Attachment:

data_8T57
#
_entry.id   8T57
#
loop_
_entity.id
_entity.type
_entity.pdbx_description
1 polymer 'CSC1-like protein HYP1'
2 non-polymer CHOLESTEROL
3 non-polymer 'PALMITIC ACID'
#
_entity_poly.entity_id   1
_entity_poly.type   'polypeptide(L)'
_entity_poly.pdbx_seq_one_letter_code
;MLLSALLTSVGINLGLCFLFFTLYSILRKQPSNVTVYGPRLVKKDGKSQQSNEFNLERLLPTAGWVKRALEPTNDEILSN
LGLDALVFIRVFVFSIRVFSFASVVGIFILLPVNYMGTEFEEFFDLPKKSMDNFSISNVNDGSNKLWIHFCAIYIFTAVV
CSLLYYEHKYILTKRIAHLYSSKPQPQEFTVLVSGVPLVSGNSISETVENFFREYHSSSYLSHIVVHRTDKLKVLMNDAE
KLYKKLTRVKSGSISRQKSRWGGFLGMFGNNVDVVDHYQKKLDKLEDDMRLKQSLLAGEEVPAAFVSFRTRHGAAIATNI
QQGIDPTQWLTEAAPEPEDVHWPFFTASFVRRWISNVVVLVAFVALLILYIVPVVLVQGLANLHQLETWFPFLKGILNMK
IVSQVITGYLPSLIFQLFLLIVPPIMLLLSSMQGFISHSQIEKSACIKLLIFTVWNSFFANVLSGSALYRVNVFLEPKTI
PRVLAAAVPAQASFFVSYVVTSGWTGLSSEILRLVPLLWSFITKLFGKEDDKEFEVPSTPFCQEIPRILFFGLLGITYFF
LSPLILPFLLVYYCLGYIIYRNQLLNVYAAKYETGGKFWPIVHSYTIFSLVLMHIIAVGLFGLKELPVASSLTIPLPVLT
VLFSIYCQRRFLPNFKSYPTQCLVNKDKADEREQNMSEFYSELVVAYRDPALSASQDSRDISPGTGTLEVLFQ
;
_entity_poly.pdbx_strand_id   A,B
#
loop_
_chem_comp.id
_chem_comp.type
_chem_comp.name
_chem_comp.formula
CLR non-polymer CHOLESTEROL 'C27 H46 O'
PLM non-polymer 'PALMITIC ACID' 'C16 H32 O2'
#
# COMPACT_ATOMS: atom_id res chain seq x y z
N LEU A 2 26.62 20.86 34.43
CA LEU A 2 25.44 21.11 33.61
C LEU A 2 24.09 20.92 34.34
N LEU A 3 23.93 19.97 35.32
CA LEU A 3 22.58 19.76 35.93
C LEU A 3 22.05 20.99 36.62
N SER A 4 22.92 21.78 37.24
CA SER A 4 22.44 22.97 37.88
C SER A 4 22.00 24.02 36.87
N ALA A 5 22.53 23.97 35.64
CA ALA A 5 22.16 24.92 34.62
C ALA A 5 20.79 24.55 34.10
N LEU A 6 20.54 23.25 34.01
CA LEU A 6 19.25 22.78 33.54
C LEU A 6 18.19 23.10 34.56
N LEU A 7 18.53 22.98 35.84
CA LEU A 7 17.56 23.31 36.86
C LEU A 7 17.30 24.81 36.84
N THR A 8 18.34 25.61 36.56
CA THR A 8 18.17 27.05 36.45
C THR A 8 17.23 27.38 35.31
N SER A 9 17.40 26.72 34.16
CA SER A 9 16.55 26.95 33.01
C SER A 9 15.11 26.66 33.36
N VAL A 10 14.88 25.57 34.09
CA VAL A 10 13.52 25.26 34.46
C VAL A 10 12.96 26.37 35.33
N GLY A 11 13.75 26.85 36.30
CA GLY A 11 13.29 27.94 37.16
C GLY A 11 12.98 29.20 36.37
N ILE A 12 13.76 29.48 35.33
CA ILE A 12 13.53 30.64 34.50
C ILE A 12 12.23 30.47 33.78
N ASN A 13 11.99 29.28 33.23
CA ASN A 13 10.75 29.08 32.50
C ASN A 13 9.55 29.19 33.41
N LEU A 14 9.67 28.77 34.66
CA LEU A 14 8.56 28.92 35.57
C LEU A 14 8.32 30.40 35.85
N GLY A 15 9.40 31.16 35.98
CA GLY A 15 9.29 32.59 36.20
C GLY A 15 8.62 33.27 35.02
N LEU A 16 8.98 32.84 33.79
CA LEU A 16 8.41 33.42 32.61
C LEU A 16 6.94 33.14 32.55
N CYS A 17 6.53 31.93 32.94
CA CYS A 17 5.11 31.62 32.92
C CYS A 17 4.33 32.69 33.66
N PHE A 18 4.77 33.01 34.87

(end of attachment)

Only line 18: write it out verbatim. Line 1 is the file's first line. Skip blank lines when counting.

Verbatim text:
CSLLYYEHKYILTKRIAHLYSSKPQPQEFTVLVSGVPLVSGNSISETVENFFREYHSSSYLSHIVVHRTDKLKVLMNDAE